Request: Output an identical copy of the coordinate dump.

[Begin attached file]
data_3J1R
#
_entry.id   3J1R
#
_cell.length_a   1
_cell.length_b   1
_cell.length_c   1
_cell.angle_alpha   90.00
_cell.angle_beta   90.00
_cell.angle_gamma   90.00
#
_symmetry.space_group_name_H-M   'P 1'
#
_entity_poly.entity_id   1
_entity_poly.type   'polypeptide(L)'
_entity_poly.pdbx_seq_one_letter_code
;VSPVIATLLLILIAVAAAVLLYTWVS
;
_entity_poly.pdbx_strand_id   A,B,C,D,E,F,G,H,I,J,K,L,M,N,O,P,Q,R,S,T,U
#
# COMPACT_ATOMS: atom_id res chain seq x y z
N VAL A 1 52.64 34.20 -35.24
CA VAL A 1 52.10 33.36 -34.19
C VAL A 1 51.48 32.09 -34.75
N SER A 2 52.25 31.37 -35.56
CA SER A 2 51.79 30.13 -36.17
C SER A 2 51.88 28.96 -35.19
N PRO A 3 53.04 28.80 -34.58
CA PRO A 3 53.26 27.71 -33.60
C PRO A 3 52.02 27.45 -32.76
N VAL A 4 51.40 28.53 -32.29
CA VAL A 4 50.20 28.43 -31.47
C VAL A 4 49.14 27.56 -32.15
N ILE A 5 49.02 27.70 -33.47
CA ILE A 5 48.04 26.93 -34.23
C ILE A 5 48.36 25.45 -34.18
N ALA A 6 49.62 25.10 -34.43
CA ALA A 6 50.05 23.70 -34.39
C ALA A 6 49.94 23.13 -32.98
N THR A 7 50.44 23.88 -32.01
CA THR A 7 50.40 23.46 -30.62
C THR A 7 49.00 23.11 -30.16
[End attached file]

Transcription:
data_3J1R
#
_entry.id   3J1R
#
_cell.length_a   1
_cell.length_b   1
_cell.length_c   1
_cell.angle_alpha   90.00
_cell.angle_beta   90.00
_cell.angle_gamma   90.00
#
_symmetry.space_group_name_H-M   'P 1'
#
_entity_poly.entity_id   1
_entity_poly.type   'polypeptide(L)'
_entity_poly.pdbx_seq_one_letter_code
;VSPVIATLLLILIAVAAAVLLYTWVS
;
_entity_poly.pdbx_strand_id   A,B,C,D,E,F,G,H,I,J,K,L,M,N,O,P,Q,R,S,T,U
#
# COMPACT_ATOMS: atom_id res chain seq x y z
N VAL A 1 52.64 34.20 -35.24
CA VAL A 1 52.10 33.36 -34.19
C VAL A 1 51.48 32.09 -34.75
N SER A 2 52.25 31.37 -35.56
CA SER A 2 51.79 30.13 -36.17
C SER A 2 51.88 28.96 -35.19
N PRO A 3 53.04 28.80 -34.58
CA PRO A 3 53.26 27.71 -33.60
C PRO A 3 52.02 27.45 -32.76
N VAL A 4 51.40 28.53 -32.29
CA VAL A 4 50.20 28.43 -31.47
C VAL A 4 49.14 27.56 -32.15
N ILE A 5 49.02 27.70 -33.47
CA ILE A 5 48.04 26.93 -34.23
C ILE A 5 48.36 25.45 -34.18
N ALA A 6 49.62 25.10 -34.43
CA ALA A 6 50.05 23.70 -34.39
C ALA A 6 49.94 23.13 -32.98
N THR A 7 50.44 23.88 -32.01
CA THR A 7 50.40 23.46 -30.62
C THR A 7 49.00 23.11 -30.16